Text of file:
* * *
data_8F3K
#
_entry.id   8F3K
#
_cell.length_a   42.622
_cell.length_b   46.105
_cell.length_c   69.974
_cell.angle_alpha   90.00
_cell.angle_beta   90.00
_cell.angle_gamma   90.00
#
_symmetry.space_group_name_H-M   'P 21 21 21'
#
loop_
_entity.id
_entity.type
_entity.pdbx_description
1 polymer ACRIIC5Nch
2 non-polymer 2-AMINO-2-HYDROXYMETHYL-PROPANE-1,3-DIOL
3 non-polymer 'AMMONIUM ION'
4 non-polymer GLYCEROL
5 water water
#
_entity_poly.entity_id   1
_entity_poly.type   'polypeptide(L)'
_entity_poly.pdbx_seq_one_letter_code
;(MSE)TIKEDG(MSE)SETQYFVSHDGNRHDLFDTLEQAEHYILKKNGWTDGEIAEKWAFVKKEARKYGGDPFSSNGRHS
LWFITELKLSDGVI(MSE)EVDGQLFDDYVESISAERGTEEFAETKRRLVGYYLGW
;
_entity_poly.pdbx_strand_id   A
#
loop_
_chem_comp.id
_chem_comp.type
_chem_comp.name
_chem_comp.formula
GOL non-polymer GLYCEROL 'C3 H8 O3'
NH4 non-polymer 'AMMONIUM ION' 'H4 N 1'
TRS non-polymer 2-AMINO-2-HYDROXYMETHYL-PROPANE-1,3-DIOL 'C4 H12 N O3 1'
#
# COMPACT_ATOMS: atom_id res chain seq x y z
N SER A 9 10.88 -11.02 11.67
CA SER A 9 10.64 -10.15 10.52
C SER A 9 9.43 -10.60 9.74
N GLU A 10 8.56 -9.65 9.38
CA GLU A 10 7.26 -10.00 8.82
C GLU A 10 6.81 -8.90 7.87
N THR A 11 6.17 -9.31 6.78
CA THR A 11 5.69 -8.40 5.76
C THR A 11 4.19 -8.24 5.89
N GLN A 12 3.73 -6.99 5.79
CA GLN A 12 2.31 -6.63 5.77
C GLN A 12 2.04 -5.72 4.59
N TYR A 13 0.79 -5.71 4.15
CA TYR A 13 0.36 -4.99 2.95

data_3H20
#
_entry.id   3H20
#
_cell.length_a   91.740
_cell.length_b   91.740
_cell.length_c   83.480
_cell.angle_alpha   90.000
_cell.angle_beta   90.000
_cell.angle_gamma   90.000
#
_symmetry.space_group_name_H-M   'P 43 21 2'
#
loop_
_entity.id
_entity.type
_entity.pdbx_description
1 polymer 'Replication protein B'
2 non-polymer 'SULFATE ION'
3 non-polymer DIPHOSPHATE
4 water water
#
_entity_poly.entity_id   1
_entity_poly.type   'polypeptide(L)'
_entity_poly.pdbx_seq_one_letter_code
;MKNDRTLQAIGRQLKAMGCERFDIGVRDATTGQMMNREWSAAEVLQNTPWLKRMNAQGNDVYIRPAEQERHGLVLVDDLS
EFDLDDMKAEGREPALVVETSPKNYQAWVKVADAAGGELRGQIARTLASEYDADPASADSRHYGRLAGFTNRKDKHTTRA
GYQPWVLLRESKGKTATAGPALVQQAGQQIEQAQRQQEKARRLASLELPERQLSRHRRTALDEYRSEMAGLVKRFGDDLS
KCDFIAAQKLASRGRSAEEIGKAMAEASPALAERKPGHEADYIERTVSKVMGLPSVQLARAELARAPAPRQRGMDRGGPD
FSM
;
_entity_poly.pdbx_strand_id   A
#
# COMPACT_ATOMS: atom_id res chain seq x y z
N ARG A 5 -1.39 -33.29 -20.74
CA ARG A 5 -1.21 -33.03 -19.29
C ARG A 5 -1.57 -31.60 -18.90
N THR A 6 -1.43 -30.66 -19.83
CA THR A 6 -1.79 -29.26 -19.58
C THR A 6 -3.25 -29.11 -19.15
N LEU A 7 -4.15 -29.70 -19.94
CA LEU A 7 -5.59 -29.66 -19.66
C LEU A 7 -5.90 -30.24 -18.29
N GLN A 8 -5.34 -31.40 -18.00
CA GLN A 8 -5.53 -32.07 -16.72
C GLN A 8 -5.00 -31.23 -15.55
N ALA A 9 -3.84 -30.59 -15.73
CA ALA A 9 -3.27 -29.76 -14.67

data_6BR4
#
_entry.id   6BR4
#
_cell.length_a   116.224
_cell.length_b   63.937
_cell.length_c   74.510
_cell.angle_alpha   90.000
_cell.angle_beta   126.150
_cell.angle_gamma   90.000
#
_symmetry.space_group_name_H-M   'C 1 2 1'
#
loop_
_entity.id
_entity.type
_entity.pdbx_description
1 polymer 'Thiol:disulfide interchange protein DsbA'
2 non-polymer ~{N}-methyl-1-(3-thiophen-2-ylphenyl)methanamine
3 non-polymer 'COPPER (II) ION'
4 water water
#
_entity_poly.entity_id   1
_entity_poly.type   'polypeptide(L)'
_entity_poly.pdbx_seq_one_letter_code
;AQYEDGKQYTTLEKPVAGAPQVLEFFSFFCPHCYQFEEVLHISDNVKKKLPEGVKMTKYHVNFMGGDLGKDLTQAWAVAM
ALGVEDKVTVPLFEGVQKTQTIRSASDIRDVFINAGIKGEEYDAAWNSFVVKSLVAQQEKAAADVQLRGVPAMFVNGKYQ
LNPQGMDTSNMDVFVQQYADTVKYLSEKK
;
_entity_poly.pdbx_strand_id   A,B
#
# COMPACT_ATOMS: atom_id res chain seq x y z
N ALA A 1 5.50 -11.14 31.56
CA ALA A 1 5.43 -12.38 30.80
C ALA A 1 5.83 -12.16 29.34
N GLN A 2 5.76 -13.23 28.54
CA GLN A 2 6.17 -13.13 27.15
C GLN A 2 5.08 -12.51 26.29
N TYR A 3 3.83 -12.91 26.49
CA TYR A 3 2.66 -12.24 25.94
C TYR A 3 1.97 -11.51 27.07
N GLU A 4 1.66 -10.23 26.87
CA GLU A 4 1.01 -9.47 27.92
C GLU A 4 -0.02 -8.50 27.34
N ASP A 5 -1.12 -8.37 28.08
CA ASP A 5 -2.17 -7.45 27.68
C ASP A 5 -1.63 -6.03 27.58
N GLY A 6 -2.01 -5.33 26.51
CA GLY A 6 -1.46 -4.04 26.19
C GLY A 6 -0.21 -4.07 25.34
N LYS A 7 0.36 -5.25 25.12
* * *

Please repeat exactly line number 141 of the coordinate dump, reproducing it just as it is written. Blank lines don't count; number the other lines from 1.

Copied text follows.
C GLN A 2 5.08 -12.51 26.29